In general, we are not diagnosing primary aldosteronism often enough. Clinicians believe that primary aldosteronism is quite rare, and this “fake news” is even reiterated by Dr. Hiremath in his otherwise nice presentation of primary aldosteronism. This is not true for selected populations such as patients with resistant hypertension, or hypokalemic hypertension, where the incidence is as high as 20%. Considering that most diseases diseases are, in fact quite rare, you should see more patients with aldosterone-secreting adrenal nodules than rare kidney conditions (such as ANCA-associated vasculitis). If that’s not the case, then ask yourself if you are recognizing and treating primary aldosteronism appropriately. It takes more than just putting your stethoscope up to the adrenal glands, as the NephMadness team pictorialized for this team:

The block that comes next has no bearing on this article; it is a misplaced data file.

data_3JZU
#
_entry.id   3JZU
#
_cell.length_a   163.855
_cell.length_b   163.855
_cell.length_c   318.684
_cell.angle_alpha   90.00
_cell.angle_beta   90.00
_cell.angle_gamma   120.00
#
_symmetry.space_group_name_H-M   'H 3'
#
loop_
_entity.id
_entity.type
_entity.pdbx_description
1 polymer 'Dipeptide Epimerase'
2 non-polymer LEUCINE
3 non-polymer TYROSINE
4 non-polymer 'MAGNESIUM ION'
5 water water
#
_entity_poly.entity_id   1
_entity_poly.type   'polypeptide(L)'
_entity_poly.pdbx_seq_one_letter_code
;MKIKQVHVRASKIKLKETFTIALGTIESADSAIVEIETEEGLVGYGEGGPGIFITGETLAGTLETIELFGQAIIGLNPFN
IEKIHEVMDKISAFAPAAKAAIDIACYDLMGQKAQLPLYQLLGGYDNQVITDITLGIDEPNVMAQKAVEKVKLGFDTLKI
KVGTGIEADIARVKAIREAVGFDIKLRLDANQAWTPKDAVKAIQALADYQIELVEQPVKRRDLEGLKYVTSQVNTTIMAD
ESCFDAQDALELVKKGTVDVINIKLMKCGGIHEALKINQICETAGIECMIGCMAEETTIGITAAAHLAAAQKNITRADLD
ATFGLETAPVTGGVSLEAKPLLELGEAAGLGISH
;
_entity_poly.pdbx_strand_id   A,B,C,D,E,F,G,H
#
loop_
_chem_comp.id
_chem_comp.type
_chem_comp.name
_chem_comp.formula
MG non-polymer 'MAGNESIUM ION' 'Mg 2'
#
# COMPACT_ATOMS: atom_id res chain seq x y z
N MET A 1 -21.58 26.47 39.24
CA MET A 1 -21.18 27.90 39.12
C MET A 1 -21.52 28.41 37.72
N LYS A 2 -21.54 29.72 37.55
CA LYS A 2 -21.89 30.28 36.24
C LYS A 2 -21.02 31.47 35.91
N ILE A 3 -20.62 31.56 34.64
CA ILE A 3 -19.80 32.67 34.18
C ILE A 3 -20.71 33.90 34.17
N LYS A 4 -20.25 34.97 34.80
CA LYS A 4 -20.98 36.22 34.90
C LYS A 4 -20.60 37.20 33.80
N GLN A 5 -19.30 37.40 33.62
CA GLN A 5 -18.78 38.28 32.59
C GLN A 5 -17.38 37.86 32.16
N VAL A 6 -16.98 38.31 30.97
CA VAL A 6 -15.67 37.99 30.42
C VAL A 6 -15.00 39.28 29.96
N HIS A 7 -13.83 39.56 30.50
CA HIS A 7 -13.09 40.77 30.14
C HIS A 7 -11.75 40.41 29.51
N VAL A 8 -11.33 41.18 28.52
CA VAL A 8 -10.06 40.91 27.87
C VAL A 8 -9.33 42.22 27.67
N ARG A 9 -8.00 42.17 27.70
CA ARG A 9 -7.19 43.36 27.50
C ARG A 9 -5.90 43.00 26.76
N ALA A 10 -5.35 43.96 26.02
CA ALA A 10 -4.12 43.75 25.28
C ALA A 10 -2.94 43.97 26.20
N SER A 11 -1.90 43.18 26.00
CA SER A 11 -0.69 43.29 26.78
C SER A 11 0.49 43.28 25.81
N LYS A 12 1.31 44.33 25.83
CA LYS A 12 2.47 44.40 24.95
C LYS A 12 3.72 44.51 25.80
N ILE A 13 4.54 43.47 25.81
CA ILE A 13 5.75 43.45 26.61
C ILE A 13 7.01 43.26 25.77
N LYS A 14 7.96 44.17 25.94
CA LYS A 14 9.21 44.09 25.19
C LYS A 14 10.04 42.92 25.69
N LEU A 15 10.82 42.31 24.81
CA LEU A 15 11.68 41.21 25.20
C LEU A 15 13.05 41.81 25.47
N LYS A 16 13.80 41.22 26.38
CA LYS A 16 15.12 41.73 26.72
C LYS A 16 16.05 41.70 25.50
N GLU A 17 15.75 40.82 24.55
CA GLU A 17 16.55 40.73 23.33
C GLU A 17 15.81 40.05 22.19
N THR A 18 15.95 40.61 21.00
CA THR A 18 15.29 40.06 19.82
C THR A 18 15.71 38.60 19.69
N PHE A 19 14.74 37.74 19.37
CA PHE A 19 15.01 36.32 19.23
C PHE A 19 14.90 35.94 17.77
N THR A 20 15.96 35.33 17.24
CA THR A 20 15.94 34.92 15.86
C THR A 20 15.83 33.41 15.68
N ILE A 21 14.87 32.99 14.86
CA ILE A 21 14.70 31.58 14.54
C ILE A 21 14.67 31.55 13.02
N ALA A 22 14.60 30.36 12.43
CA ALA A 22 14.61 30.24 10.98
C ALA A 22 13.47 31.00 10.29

Our understanding and ability to diagnose the cause of primary aldosteronism has advanced dramatically over the past decade with the application of whole-genome sequencing to adrenal tissues. We now believe that the causative gene can be identified in ~95% or more of these tumors. Second, this knowledge has since led to the identification of mutations in the same genes in multiple related familial syndromes. Cutting-edge studies suggest that clusters of clonal adrenal glomerulosa cells (APCCs, or aldosterone-producing cell clusters) may accumulate with age and contribute to the development of primary aldosteronism. The approach used to identifying these somatic mutations in adrenal tumors is the poster child for next-generation sequencing in benign tissues, an advance at the time which was sufficient to warrant publication in Science. These mutations involve potassium and calcium channels that can be targeted with known or new drugs in the near future. In fact, initial attempts demonstrate that azithromycyin inhibits one of these mutations, an unpredictable finding which could allow repurposing of this drug or a derivative for hypertension in the future.